As a contribution to Dementia Awareness Week I ‘m submitting this short piece to Dementia UK for possible publication:
Admiral Nurses: Rescue Rangers
Any diagnosis of dementia for your loved one is frightening. When it’s vascular it’s terrifying as there is no treatment for this condition. When Maureen diagnosis moved from Mild Cognitive Impairment to Vascular Dementia a discharge from our Memory Service followed, along with information about groups and organisations that might be able to help.
I think it was just by chance I heard about Admiral Nurses during a meeting of the Patient Participation Group at our Medical Centre. Someone I respected was singing their praises and gave me some contact numbers. Three years and one Admiral Nurse later I’m indebted to my colleague from our PPG.
I’m sure like most Care Partners I’m often in despair, completely at a loss to try to understand my wife’s presentation. On other occasions, I’m not sure what to do when nothing I try seems to shift my wife from an unattainable focus: ‘I want to go home to live with my parents’ – (who have long since passed).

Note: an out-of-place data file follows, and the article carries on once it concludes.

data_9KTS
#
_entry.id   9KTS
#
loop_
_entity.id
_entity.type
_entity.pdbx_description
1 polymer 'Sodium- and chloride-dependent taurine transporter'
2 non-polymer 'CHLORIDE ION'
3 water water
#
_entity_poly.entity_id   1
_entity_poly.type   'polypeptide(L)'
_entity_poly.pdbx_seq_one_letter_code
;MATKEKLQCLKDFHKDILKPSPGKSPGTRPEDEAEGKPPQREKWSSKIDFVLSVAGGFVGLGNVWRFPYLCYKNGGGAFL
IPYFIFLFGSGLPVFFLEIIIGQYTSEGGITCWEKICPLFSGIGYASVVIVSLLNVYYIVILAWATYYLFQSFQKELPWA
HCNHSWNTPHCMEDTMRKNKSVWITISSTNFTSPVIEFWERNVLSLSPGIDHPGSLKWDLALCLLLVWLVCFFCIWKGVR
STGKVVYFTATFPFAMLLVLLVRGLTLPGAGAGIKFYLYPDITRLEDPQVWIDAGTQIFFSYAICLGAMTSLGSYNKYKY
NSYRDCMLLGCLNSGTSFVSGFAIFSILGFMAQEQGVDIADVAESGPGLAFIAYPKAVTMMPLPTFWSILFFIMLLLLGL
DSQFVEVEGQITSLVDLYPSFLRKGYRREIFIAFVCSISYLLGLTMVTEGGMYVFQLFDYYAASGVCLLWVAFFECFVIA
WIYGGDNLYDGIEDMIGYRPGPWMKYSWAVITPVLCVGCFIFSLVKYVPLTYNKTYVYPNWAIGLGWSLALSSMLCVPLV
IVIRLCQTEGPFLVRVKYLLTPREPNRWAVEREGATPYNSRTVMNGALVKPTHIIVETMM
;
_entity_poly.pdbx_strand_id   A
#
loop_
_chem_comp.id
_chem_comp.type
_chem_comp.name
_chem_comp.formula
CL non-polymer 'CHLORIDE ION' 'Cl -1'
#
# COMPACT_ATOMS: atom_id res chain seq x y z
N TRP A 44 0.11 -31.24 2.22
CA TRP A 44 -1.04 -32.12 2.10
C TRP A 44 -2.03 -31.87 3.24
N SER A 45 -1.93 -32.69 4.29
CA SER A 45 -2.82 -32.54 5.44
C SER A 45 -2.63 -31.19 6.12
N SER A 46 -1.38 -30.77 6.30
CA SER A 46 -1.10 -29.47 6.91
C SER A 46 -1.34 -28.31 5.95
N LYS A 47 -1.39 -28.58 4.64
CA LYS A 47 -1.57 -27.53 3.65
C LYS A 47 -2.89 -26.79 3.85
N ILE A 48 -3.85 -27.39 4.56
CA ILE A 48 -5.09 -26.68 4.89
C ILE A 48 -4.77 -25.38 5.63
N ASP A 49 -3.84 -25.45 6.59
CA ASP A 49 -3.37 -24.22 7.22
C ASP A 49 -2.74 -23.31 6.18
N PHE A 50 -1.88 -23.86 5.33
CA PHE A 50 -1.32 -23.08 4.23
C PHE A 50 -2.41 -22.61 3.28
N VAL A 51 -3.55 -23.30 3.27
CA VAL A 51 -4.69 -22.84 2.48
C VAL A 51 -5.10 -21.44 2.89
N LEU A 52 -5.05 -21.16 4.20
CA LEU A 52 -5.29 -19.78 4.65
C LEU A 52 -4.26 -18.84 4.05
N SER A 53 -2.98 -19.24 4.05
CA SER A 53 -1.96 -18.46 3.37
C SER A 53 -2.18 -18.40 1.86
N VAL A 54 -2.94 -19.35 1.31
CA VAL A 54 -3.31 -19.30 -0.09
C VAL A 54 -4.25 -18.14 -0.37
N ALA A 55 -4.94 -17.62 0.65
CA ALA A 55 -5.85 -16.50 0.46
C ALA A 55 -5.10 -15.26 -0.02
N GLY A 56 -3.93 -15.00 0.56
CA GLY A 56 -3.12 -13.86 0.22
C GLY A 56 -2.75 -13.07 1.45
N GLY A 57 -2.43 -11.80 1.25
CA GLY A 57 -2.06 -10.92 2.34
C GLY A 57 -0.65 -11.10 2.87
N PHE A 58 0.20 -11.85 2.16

I’m demanding by nature and our Admiral Nurses are frequently overloaded with my requests for support and advice. Mel and I are now scheduled to meet every fortnight as I attempt to cope with the progression of my wife’s condition. I also forward my daily Blog or telephone Mel when the going gets tough: it would be unusual if there isn’t a reply within hours.
IMHO Admiral Nurses should be available throughout the country. I certainly would not cope with the expertise that is always available despite workloads that are probably exceed anything a professional would be expected to undertake.
I’m catching up with a member of staff from Navigo in an hour. Five years ago as the Manager of an Acute Psychiatric Unit, she advised me to ask my Psychiatrist for Day Release. Returning home for a day was a significant step in my recovery from recurrent depression. Forgoing basking in the Spa and Sauna for a glass of water is a small price to pay for an opportunity to thank her for that advice!